Finally the definitive story so far, 'The Great Post Office Scandal' written by Nick Wallis was published by Bath Publishing to wide acclaim.  Buy it here!

I haven't had time to report everything here, but if you're really interested you should follow Nick Wallis on his blogs, firstly The Post Office Trial, and subsequently The Post Office Horizon Scandal.

 

Post Office, Royal Mail, Revenue Protection and Invalid Stamps that aren't

Although the number of new forgeries being reported this year seems to be fewer than previous years, that did not mean that problems with forgeries was any less.  This year the principal problem seems to be that Royal Mail's Revenue Protection (RP) teams have been flagging more and more genuine stamps as invalid, and charging the recipients as if the items are unpaid.

What makes this worse is that some have been accepted at post office counters, such as the special delivery item shown alongside.  It seems to me that if Royal Mail's retail partner (Post Office Ltd counters) accepts stamps proven to be invalid, then the money should be recovered from POL.  And if the stamps are only suspected of being invalid, it is incumbent on Revenue Protection to investigate further and not just rely on a gut feel or the information published on its own website

Strangely they seem to have no problem with a multitude of special stamps that are used, the problems seem to occur only with pre-2006 gummed Machin definitives.

Of course in cases like this the complaint is made, the claim is registered, and the money refunded, but at what cost in time and inconvenience, to say nothing of the fact that the 'next day' service is never achieved because of an error on behalf of Royal Mail.

It seems to me that it might be time for the regulator to be involved, and maybe issue a stern warning (for a start) to Royal Mail to get the RP house in order.  The next step would be a fine, or standard compensation for every case - much as power companies are obliged to pay if the power is off for more than 12 hours.


The business

In last year's review I said that we would open our online shop (shop.norphil.co.uk) from Christmas and we were grateful for the people who came back, and to new customers.  Unfortunately other pressing matters with the premises and domestically prevented me from adding as much new material as I would have liked, but I have been able to sort through some foreign postal history and postcards to at least find that which has potential as single items, and that which is best sold in bulk.  I also drastically reduced some GB prices; there are some bargains available, look for the flashes on the thumbnail images, or click the Special Offers tab - nearly 250 items reduced.  Hopefully while I am keeping out of the way of the builders I can start making that available.

I'll put news about developments here on he blog - and on Twitter as well.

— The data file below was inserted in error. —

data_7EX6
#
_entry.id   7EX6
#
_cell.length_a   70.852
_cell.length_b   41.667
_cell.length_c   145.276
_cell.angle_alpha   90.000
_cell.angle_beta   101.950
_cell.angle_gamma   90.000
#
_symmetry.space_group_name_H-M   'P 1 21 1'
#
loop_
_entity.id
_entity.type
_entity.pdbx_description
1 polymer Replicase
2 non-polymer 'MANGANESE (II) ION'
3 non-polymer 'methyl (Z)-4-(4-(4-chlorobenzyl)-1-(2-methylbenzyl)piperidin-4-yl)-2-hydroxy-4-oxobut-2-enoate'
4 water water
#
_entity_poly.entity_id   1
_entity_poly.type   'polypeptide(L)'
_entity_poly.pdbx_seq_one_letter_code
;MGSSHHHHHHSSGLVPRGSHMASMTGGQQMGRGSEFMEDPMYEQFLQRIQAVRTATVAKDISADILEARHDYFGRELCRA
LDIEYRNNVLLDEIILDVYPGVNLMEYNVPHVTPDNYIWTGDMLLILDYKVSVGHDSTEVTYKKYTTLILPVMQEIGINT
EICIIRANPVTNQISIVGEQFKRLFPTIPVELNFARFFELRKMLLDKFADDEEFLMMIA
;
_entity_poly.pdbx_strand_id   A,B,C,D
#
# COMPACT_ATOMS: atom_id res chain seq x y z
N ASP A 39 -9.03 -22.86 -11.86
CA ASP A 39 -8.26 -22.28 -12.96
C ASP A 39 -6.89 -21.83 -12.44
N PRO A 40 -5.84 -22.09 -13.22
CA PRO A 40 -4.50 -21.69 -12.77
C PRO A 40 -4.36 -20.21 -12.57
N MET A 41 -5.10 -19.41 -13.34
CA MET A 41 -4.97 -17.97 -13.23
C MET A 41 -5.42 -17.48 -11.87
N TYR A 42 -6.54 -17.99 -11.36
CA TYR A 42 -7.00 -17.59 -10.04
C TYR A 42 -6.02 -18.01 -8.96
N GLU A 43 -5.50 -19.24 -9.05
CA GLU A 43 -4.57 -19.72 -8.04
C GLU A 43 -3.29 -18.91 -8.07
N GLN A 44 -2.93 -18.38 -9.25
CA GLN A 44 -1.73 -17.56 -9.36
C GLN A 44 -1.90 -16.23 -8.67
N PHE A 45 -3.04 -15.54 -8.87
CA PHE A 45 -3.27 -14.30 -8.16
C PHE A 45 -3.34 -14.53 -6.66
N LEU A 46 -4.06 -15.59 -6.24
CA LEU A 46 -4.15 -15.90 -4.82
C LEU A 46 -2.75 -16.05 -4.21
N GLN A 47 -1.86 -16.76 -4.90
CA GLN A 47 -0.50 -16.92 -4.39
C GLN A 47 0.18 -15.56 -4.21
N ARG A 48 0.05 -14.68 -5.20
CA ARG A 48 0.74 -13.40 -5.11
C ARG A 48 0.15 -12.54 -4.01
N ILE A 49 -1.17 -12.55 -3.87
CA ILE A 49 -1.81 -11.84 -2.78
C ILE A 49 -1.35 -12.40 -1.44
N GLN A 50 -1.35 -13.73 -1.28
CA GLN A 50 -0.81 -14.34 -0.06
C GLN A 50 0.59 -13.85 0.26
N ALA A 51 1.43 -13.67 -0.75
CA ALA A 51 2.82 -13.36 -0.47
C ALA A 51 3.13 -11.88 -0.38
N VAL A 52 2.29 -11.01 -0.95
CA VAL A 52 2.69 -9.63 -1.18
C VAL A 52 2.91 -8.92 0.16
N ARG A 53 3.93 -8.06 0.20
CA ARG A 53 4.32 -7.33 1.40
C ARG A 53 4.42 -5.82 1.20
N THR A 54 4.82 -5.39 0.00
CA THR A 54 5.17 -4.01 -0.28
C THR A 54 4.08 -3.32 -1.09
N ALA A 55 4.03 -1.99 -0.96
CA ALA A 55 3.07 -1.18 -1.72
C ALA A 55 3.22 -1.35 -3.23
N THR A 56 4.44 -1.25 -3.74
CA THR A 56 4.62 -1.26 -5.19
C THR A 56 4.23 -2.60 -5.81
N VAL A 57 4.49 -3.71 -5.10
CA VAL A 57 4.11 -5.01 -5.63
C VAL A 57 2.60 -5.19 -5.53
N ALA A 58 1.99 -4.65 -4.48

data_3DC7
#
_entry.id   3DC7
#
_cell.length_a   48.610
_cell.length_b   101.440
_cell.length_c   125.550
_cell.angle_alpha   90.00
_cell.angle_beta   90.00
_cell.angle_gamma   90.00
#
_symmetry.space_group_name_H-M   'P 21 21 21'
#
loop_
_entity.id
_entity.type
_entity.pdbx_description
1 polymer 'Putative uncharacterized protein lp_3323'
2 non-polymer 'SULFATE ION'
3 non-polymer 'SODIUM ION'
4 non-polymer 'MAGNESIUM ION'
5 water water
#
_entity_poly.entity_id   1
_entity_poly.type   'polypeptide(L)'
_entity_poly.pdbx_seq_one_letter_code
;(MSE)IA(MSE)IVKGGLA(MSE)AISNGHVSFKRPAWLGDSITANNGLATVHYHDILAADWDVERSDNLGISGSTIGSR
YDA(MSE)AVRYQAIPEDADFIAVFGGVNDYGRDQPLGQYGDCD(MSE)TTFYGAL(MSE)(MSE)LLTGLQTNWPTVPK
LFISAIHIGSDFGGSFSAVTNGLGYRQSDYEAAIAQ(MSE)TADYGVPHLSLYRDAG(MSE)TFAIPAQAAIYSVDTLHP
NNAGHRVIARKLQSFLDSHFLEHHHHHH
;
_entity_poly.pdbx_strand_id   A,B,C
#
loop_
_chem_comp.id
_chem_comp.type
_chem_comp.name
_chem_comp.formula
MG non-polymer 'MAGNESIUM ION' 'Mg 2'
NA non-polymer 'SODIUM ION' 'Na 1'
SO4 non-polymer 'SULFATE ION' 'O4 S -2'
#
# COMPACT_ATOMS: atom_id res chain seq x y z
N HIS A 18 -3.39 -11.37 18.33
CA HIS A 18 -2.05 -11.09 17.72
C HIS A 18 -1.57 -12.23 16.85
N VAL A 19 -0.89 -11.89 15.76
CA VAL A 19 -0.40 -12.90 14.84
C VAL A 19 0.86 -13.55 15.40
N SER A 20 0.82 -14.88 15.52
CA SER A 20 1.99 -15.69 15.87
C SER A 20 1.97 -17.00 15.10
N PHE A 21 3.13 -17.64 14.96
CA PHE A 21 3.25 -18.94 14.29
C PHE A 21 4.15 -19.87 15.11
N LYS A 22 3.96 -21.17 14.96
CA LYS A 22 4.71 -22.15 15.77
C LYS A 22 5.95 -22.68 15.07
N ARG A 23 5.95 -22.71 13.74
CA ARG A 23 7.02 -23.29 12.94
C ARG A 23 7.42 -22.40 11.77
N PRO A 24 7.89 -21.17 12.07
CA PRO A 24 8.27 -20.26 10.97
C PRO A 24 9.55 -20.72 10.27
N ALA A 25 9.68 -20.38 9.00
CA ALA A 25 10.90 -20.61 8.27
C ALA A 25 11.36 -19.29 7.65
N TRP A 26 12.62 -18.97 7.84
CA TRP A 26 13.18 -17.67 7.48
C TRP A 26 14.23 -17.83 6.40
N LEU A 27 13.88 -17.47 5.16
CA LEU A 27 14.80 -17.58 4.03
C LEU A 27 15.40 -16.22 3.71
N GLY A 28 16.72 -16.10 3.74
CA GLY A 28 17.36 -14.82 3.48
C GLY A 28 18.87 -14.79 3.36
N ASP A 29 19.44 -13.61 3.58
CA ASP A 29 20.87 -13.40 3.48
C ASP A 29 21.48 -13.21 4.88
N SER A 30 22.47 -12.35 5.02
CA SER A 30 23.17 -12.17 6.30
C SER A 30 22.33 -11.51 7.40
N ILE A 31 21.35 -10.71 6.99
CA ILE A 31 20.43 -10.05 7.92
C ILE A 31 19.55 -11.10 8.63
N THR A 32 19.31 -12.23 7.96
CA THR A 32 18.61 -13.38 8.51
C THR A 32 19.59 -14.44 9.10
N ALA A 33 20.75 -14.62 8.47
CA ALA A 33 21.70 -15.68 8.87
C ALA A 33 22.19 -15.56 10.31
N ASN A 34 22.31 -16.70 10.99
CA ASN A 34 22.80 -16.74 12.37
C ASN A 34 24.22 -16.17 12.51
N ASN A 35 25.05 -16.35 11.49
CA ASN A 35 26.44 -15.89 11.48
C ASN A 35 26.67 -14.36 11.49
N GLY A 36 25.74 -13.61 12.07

Saudi Arabia 1960s airmail stamp.
For collectors with wider interests I'll be continuing the modern GB postal history blog, and starting other blogs, including one on Saudi Arabia and one on the Former Soviet Union countries: Armenia to Uzbekistan.  And whatever I sell, it will be yours to keep, I won;t be selling fractions of a stamp or cover!

Remember, if you are tired of Royal Mail's modern productions, there is 180-years' worth of alternative stamps and postal history from 200+ stamp-issuing entities that you could turn your attention to and build extensive collections as complex or as simple as you wish, by region, country or even by theme; and you can do that for a much lower outlay than you would pay for new British stamps, mint or used.


Sharing

Whilst many people share what they have with other collectors, either through forums or blogs like this, or at their local or specialist societies, I'm sure many of you have material which ought to be shared more widely.

Missent to Gibraltar metal handstamp
A few years ago I was looking at a cheap GB cover that I had picked up at a fair, which had been sent to the wrong BFPO number.  Consquently it was redirected.  The thing that made this interesting was that instead of being sent to Germany it went to Gibraltar.  Now in Gibraltar much use is made of the civil postal service; indeed FPO postmarks can often be found on Gibraltar definitives.  Anyway this cover received a MISSENT mark which turned out to be metal rather than rubber, indicating that it was much older than it's 1960s date would have suggested.  

The editor of journal for the specialist society which covers the area was interested, but none of the members contacted me about this very late usage - it extended the known usage of a Victorian postal marking by about 30 years - and I sold it on eBay for less than £10, which was probably very cheap indeed.